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Chris Christie Is an Extreme Right-Winger -- Don't Fall for His "Moderate" Act

Behind the facade, Christie is a Bush/Cheney-esque neoconservative promoting the old politics of division and ignorance.
 
 
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        From the moment he was declared the winner in his reelection campaign, Gov.
Chris Christie (R-N.J.) has been billed as a new kind of Republican. Is it a
fair characterization? Yes and no.
        Yes, this likely presidential candidate has done a few things other GOP
politicians don't usually do. Yes, he has won re-election in a traditionally
Democratic state. And yes, for a few weeks he was actually cordial to
President Obama. Even considering the context -- he only won against an
underfunded opponent and he was only nice to the president when asking for
hurricane relief funds -- these are, indeed, rare accomplishments for a
Republican.
        That said, these atypical parts of Christie's record have little to do with
the concrete policies that he has touted and that he would probably champion
if he were elected president. On that score, Christie isn't new at all. He
is the opposite -- a Bush/Cheney-esque neoconservative promoting the old
politics of division and ignorance.
        Take, for instance, Christie's declarations about civil liberties.
        A few months ago, Christie alluded to 9/11 when calling criticism of the
National Security Administration "dangerous." Then, in truly Cheney-esque
fashion, he warned that "the next attack that comes, that kills thousands of
Americans as a result, people are going to be looking back." Christie's
insinuation, of course, was that if America is hit again, it will rightly
blame those who dared to question the NSA's mass surveillance programs.
        Yet, in his eagerness to instill fear, Christie failed to address the
serious constitutional concerns about the NSA programs. Worse, he didn't
mention that, as ProPublica recently reported, "there is no evidence" that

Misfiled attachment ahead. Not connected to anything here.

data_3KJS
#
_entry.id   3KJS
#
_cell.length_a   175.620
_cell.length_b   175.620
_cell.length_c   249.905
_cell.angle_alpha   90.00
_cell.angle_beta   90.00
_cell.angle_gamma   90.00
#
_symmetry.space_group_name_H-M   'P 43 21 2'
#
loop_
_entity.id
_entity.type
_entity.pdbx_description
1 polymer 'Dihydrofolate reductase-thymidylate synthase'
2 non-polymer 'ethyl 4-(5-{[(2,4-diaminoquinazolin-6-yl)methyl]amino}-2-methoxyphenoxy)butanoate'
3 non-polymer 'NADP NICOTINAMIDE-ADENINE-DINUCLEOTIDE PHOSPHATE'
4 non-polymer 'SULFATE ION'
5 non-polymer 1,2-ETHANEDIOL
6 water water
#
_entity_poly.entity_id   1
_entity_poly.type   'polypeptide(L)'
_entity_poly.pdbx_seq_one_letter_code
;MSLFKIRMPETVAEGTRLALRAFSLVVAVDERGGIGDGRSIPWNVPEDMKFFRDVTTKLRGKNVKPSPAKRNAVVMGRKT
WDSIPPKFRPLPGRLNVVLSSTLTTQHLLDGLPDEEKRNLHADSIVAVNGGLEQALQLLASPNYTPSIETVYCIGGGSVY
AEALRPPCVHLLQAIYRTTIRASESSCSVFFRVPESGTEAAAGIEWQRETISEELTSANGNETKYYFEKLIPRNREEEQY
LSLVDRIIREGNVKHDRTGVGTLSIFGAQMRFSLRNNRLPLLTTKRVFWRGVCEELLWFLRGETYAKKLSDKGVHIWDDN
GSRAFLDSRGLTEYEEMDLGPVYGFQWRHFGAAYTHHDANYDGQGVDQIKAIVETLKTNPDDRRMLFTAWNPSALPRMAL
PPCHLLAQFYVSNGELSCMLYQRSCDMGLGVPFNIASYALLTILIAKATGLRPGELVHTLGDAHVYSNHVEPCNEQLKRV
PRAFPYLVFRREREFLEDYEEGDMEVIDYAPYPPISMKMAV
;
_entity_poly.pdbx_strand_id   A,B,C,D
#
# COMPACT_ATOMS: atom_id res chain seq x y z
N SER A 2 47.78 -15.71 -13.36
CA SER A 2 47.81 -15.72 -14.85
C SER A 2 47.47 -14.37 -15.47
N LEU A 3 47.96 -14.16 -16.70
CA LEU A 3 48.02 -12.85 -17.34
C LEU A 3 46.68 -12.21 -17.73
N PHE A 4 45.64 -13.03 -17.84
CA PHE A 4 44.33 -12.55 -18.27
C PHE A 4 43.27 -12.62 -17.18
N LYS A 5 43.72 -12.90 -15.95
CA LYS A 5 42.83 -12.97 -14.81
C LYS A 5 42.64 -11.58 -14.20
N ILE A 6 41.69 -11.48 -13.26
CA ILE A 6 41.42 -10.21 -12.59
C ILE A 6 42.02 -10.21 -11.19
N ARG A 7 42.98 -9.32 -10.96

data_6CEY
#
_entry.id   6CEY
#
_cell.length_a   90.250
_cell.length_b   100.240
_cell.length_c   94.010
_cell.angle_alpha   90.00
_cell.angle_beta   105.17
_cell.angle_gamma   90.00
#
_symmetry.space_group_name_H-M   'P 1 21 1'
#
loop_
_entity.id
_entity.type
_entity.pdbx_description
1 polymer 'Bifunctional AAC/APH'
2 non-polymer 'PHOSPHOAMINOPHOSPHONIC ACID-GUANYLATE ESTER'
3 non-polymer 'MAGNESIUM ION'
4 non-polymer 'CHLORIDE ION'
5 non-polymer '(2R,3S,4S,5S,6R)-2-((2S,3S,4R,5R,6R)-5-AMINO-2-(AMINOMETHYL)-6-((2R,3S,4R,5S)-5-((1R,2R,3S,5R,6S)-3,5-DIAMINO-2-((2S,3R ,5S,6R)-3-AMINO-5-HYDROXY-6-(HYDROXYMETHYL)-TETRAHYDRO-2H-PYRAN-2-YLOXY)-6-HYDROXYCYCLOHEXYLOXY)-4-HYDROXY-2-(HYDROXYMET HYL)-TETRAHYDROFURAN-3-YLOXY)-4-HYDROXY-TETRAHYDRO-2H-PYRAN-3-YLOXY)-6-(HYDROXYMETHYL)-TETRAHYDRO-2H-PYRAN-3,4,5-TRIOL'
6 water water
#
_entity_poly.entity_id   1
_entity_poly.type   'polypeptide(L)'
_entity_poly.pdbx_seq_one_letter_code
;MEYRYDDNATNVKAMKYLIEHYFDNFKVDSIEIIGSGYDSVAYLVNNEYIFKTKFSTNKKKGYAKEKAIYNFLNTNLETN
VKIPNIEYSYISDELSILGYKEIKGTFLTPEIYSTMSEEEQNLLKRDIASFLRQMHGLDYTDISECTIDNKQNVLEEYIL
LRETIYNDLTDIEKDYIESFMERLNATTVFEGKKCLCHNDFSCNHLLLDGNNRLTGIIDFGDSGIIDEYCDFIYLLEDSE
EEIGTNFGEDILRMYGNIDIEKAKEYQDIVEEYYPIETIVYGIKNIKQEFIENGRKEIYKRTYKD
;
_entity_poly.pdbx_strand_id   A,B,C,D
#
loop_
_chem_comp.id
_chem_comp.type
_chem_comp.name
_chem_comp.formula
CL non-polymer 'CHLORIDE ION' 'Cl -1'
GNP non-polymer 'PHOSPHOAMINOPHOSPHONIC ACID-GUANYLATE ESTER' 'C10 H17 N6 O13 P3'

such surveillance has stopped terrorist attacks or is making the country
safer.
        It is a similar situation when it comes to budget issues. Christie has
pushed a Bush-like agenda of tax breaks for the wealthy and cuts to social
services, education and retirement benefits. He has portrayed this agenda as
proof that he is fearlessly "advocating for the taxpayer." Yet, as the New
York Times recently reported, Christie has also channeled Bush by cheerily
handing out hundreds of millions of dollars worth of wasteful taxpayer
subsidies to huge corporations.
        Then there is the fight against climate change. It should be a cause
Christie passionately endorses, considering the ample evidence that climate
change is intensifying storms, like the 2012 hurricane that pummeled his
state. Instead, like a standard-issue Republican politician, he is in the
climate-change denial camp.
        As the Newark Star-Ledger notes, Christie has "been a catastrophe on the
environment, draining $1 billion from clean energy funds and calling a
cease-fire in the state's fight against climate change." More specifically,
Mother Jones magazine reports that Christie "got rid of the Office of
Climate Change and Energy within the Department of Environmental Protection
shortly after taking office, withdrew the state from the Northeast's cap and
trade plan known as the Regional Greenhouse Gas Initiative (and) weakened
the state's renewable energy standard." Meanwhile, when a local radio
correspondent asked him about the scientific connection between climate
change and superstorms, Christie angrily brushed off the query by declaring
that "liberal public radio always has an agenda."
        As he prepares to run for president, Christie is betting that his
dangerously outdated policy agenda will be obscured by his seemingly novel
style. He is betting, in other words, that the media will ignore his record,
fetishize his bluster and thus shower him with all the cliches ("tough,"
"determined," "straight talking," etc.) that tend to dominate presidential
campaign coverage.
        It is certainly a cynical bet. But it is not a stupid one in an era that so
often replaces inquiry with hagiography and makes the old seem new again.
        David Sirota is the best-selling author of the books "Hostile Takeover,"
"The Uprising" and "Back to Our Future." Email him at  ds@davidsirota.com,
follow him on Twitter @davidsirota or visit his website at
www.davidsirota.com.
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